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Of course, there are plenty of straight women who would say the same thing, but there's nothing quite as efficient for getting the message across as walking down the street arm in arm with a multiply pierced and freshly shaven dyke. (Lesbians don't want to date you; straight men want to date you just a little too much.) Of course, I know that the labels are vexed. It feels just as important as I imagine it must for the gay person to own that label.
(I used to wonder why coming out as queer had never felt liberating to me; now I know.) It says, "I tried to deny this for years, but it's who I am." It says, "I am that brave." I worried about telling my ex-girlfriend; but she seemed perfectly fine, happy in love with someone new, eyes twinkling. Because I want to be a lesbian, and I'm not a lesbian.
I thought, "I want this so badly." It was the kind of experience commonly described by newly out gay people: "So this is what it can feel like." But for me, there was something else, a long-held terror of men. It did not feel good to be with them; it did not feel safe.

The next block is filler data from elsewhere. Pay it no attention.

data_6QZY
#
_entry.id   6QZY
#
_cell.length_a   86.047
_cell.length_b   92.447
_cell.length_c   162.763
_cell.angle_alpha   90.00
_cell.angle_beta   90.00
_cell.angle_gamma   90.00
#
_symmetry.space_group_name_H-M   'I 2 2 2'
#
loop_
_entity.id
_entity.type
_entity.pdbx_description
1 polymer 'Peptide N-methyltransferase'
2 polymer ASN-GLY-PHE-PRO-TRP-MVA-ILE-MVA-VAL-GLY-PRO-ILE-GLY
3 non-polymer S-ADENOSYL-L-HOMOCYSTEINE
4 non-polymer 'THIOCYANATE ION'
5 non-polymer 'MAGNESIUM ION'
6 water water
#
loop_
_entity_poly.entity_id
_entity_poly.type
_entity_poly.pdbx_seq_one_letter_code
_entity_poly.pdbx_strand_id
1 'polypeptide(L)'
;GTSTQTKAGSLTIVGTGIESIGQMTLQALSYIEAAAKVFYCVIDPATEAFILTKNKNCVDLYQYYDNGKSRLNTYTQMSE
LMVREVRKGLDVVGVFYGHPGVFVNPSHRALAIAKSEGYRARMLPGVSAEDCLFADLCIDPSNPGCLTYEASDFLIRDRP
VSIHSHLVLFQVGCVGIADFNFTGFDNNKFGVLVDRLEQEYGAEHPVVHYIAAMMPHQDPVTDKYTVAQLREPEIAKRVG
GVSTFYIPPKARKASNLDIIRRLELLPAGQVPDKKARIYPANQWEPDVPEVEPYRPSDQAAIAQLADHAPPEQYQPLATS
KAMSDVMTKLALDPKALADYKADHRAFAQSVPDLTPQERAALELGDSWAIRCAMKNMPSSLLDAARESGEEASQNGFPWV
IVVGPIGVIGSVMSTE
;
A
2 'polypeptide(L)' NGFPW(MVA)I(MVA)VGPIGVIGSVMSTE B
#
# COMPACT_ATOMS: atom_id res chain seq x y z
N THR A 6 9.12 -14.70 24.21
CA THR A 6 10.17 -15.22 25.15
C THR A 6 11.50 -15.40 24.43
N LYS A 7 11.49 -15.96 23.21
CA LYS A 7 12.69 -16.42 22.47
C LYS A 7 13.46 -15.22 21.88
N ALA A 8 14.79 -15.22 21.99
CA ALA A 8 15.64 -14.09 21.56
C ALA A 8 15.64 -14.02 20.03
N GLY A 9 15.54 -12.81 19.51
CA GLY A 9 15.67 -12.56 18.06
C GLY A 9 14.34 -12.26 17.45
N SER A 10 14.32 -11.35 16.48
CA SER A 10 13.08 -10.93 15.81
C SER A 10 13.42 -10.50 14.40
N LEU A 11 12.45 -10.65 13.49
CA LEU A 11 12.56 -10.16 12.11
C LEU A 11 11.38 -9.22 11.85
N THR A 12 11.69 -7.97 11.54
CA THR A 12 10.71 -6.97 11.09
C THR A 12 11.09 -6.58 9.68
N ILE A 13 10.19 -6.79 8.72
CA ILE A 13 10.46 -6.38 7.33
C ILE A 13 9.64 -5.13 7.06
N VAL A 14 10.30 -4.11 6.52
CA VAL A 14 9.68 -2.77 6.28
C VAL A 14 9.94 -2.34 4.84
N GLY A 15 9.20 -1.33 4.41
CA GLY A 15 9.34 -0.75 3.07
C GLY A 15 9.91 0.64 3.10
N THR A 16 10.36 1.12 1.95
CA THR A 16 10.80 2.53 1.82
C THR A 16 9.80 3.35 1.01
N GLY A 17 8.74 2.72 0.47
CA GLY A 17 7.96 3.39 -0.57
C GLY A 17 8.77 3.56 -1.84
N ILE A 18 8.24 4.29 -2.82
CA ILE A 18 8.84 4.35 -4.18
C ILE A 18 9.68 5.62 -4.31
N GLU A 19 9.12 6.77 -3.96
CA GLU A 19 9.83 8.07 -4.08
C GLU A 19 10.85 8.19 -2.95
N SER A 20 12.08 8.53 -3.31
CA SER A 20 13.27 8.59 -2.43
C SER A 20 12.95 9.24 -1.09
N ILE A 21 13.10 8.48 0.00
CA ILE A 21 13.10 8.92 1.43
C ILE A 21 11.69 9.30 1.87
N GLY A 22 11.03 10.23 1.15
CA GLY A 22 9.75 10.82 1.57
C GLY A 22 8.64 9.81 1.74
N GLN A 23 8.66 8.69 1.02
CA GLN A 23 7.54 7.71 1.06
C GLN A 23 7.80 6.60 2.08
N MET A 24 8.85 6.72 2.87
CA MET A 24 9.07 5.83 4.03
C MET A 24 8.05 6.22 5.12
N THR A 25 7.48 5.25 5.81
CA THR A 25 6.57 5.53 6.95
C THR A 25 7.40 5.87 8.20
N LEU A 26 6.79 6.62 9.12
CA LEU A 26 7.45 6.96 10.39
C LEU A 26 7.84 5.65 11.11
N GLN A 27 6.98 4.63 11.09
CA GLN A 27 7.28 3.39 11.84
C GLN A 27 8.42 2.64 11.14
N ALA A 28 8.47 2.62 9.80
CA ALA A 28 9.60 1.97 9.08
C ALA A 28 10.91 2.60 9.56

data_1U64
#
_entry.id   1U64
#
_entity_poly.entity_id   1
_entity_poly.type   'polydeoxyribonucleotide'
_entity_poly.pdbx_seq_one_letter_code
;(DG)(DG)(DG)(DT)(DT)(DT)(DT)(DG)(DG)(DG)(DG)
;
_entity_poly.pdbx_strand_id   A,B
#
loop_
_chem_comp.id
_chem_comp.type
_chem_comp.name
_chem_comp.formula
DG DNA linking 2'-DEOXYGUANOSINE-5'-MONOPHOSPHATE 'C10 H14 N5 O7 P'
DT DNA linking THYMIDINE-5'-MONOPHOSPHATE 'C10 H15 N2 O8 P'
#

(Sometimes I called myself a lesbian, willfully ignoring the false note it struck.) But soon after we started having sex, my girlfriend was hospitalized for depression. For months, I fretted over whether I was attracted to her. Meanwhile -- and I know how sad this is -- I'm afraid of men.
Coming out as straight after identifying as queer is, unfortunately, a narrative ripe for misinterpretation, especially by the pernicious "ex-gay" folks, who promote the view that homosexuality is an externally induced perversion and can, with counseling, be reversed. Just like the terrified, closeted man who prays that his attraction to men will fall away the moment he meets the "right" woman, I, too, thought that my attraction to men would fall away when I met the "right" woman. Maybe, since I have claimed my particular truth, the future will be different.